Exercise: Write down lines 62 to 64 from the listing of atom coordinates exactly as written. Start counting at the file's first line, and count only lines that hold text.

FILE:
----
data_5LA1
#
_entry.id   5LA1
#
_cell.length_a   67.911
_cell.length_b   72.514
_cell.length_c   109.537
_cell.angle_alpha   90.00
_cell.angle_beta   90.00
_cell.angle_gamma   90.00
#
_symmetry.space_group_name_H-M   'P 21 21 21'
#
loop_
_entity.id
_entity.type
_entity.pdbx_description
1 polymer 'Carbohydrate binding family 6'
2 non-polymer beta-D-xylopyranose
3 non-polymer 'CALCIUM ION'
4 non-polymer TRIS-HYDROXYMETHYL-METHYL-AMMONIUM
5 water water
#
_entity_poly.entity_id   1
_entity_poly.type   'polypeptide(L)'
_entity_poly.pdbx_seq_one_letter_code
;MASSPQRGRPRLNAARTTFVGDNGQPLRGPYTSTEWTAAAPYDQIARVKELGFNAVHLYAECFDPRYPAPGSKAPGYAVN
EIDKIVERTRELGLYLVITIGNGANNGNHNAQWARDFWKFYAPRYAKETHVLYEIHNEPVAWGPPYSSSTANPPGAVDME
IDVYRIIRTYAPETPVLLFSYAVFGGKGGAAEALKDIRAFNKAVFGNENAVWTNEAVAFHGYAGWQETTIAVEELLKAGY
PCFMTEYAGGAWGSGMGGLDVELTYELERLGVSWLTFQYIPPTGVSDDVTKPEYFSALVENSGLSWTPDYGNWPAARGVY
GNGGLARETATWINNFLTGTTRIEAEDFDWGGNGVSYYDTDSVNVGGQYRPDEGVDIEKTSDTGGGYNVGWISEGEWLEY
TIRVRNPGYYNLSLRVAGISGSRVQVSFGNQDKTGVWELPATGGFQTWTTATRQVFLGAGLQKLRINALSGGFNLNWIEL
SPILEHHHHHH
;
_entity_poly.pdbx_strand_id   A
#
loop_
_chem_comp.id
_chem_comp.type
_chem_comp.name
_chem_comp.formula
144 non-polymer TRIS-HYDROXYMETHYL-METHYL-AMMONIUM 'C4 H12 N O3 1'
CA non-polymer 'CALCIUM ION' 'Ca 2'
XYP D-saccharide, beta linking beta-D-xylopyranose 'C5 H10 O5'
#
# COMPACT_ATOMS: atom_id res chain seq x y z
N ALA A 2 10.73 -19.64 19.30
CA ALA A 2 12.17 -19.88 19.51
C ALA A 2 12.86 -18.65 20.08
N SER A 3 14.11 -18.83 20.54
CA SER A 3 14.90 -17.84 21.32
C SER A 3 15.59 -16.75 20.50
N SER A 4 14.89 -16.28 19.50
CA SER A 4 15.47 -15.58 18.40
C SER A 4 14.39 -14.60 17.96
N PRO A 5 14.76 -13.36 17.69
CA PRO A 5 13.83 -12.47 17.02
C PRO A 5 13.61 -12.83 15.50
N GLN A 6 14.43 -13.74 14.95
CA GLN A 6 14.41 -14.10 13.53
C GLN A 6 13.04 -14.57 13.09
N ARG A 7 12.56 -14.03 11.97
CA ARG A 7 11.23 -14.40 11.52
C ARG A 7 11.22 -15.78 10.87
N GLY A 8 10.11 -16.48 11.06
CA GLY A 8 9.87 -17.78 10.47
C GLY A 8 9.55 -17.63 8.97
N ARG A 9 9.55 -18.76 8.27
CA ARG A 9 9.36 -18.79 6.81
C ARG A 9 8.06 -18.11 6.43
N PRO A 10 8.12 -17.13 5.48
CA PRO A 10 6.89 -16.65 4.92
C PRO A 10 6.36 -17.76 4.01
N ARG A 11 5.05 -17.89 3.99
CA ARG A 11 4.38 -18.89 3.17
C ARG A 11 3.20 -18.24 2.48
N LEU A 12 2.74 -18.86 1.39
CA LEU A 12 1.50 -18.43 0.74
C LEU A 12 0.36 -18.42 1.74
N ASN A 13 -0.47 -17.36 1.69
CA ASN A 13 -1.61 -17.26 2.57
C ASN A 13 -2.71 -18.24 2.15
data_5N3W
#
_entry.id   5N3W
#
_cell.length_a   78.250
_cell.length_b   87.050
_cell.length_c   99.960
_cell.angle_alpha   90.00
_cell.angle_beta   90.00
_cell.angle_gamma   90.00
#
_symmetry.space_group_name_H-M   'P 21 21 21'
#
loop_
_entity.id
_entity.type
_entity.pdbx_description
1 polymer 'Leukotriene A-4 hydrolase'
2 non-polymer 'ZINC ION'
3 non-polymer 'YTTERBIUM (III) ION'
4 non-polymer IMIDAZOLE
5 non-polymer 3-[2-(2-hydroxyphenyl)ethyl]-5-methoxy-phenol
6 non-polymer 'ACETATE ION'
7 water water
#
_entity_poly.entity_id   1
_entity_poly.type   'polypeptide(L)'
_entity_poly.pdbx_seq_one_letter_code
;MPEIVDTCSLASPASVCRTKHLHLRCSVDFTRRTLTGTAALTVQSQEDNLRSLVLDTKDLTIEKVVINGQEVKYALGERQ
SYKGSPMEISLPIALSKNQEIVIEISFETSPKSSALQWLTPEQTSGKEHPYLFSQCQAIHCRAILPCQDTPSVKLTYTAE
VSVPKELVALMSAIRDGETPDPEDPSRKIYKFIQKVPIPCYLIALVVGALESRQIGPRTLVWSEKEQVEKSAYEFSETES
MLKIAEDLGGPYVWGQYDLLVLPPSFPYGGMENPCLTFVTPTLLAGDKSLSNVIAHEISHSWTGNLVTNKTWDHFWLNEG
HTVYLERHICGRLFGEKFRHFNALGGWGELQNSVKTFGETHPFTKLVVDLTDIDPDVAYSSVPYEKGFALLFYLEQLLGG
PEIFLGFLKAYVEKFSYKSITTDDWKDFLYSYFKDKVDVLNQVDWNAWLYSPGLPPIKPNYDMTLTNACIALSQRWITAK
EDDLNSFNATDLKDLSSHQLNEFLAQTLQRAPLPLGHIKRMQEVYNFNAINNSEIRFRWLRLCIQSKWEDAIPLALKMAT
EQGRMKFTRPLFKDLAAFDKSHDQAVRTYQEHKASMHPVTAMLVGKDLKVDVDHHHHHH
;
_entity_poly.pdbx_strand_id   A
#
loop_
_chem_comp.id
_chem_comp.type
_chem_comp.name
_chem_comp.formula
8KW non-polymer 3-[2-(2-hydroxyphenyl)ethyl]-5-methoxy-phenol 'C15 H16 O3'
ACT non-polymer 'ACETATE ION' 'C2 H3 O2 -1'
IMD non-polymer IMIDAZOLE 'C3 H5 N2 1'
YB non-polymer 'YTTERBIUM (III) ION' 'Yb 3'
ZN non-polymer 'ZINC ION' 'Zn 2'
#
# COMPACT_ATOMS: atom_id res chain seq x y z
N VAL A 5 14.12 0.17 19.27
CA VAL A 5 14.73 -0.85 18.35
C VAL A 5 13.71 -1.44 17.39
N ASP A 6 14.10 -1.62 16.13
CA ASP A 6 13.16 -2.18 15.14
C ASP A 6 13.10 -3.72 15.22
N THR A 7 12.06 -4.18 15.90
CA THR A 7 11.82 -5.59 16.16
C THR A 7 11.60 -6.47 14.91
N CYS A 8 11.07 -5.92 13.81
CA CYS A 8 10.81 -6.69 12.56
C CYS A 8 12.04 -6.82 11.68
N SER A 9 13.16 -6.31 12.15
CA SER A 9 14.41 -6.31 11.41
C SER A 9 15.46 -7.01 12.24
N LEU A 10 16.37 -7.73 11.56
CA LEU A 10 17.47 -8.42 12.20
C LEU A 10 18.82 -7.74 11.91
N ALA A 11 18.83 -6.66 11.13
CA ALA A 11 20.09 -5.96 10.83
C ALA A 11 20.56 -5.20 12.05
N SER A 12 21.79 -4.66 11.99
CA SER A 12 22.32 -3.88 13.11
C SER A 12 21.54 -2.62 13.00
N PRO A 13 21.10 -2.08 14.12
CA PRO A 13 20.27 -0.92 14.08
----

N ARG A 7 12.56 -14.03 11.97
CA ARG A 7 11.23 -14.40 11.52
C ARG A 7 11.22 -15.78 10.87